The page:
4. Hi William, I am grateful for your comment and the compliments. It’s about time, after more than a decade, that I got busy writing for major publications again, though I am happy to see my photographs in print too.

  5. I enjoyed your article also. I stopped subscribing to OP a few years ago simply because too many articles were about gear and repetitive. As I’ve moved on with my photography it’s the image, my presence as an observer and what it has to offer the viewer that mean something to me. Thanks!

  6. Thank you, Monte. Well said. I generally haven’t read Outdoor Photographer much for a while, but I’ve also not read lots of magazines I like because I’ve been reading more books lately, though I don’t have as much time as I would like for that either. I perhaps read too much online, but I am finding good sources of quality information that I generally don’t get anywhere else.

  7. Jim says:

    Hello David,

    Now hold on. You just wrote a photography article that was actually about photography, which is a novelty these days. I don’t think you mentioned Photoshop once! You write about taking time to see, think about and connect with the subject, but my new Nikanon 1DX4s with 250,000 megapixels (and no lowpass filter for uber sharp images), 864 AF points, 86fps and expandable ISO up to 4,685,724 (although I never go above 100 because I’m a purist and want my photos as noise free as possible) does all my thinking for me. It’s so awesome that I don’t even have to remove the lens cap to get amazing images. And how am I supposed to slow down and put myself in a quiet state when I have to upload 5,000 images to Facebook and Google+ today so I can garner a few million followers who will feed my ego and tell me I’m the best photographer ever? I even belong to a circle called “2000 Most Ass-Kickin’-est Photographers Ever EVER”, as curated by some guy I’ve never heard of. But if he says so, it must surely be.

    Okay, joking aside, I think you get the point on my view of what photography in general has become today. It’s true that photography means different things to different people, but I thoroughly enjoyed reading your article because it was about the art and the craft rather than the technology, mechanics and sensationalism. My photography education is steeply based in Ansel Adams’ books and I love reading your stories about your dad and the other masters who were active when fine art photography was still a relatively new frontier. I feel like it was indeed, a more quiet time, when a photographer was interested in creating a well thought out and meaningful work of art rather than a trophy to be posted online to see how many “likes” it can get. I certainly hope to see more of your work in print.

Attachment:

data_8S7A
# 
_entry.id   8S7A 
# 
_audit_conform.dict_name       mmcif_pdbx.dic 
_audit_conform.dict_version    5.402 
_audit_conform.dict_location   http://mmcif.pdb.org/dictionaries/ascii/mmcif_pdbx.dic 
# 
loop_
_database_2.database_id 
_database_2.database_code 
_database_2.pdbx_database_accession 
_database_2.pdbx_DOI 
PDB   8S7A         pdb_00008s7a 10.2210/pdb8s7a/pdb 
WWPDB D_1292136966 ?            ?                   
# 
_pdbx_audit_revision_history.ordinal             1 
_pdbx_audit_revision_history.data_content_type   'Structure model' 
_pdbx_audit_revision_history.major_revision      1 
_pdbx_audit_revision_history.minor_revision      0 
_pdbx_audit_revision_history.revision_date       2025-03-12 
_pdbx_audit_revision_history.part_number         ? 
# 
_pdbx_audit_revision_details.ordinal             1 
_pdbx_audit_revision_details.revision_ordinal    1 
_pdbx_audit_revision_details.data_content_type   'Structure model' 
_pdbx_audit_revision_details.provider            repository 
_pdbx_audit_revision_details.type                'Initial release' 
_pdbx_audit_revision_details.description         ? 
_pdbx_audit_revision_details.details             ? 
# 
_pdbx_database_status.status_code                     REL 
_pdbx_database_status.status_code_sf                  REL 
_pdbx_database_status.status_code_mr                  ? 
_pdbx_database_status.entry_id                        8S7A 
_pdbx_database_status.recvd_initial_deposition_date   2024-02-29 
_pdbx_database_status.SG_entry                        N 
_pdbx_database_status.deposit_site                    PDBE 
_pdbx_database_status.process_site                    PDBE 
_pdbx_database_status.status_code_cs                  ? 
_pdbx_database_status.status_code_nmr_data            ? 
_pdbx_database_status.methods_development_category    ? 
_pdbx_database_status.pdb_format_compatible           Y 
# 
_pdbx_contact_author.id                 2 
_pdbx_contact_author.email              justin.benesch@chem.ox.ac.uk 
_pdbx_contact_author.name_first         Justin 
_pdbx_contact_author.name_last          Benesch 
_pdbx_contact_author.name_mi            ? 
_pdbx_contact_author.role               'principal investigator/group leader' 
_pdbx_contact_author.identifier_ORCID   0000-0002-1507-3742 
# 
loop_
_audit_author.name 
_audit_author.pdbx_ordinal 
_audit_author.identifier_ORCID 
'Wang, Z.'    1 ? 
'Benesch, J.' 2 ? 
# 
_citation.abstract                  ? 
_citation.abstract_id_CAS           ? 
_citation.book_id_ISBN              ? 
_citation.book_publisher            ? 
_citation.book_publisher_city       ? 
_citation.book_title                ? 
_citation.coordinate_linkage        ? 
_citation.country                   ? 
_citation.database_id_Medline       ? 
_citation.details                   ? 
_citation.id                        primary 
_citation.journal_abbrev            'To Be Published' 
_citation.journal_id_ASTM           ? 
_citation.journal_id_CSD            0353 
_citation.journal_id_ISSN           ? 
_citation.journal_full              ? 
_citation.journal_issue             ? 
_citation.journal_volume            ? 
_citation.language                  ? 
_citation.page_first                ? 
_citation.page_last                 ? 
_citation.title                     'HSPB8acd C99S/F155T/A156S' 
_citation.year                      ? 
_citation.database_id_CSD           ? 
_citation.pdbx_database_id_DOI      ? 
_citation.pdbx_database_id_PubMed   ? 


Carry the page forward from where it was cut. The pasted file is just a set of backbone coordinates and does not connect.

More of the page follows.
8. Thank you, Jim, for your wise words. I suppose if I thought about it I might have known, but was surprised to find that a photography article about photography would be considered a novelty until I started getting e-mails and comments about my Outdoor Photographer feature. I like and use Photoshop, but it is a bit strange that photography now is often more about Photoshop than about photography. Many like to use the phrase, “post-processing” to make it sound as though it is still part of the photographic process. They cite Ansel Adams’ darkroom manipulation and on and on. What really happened is that some people at Adobe invented a program to edit photographs and other graphic artwork and suddenly the art is more about the program(s) than using a camera, or using your mind while using a camera. I had no idea I would hit such a chord just writing about one method. Outdoor Photographer, and other magazines for that matter, are perhaps less about the art and craft of photography than when Philip Hyde and Galen Rowell were common between those covers. There must be some way to introduce gear and other products that help drive the bottom line without hitting people over the head and while keeping the main focus on the development of the photographer rather than the development of shortcuts, quick fixes, tricks and effects. Jim, at least there are some photographers who still believe in photography. I have no problem with even the heavy use of Photoshop, Lightroom or other post-processing programs, if they are applied with taste and good aesthetics. I’ll go ‘out on a limb’ and say that even over-saturation has its artful place now and then, but not as a standard setting. Today, often the heavy use of post-processing takes the place of photographic craft, rather than being an adjunct to it. The same is true of gear, toys, iconic locations and other crutches. No amount of fluff, hype or secret trails to the magic photo spot where everyone transforms into a genius photographer, will change the medium as long as there are enough who know and can recognize the real thing.

  9. Jim says:

    Hi David,

    What a powerful response! (I’m going to keep the “secret trails to the magic photo spot…” for future use!)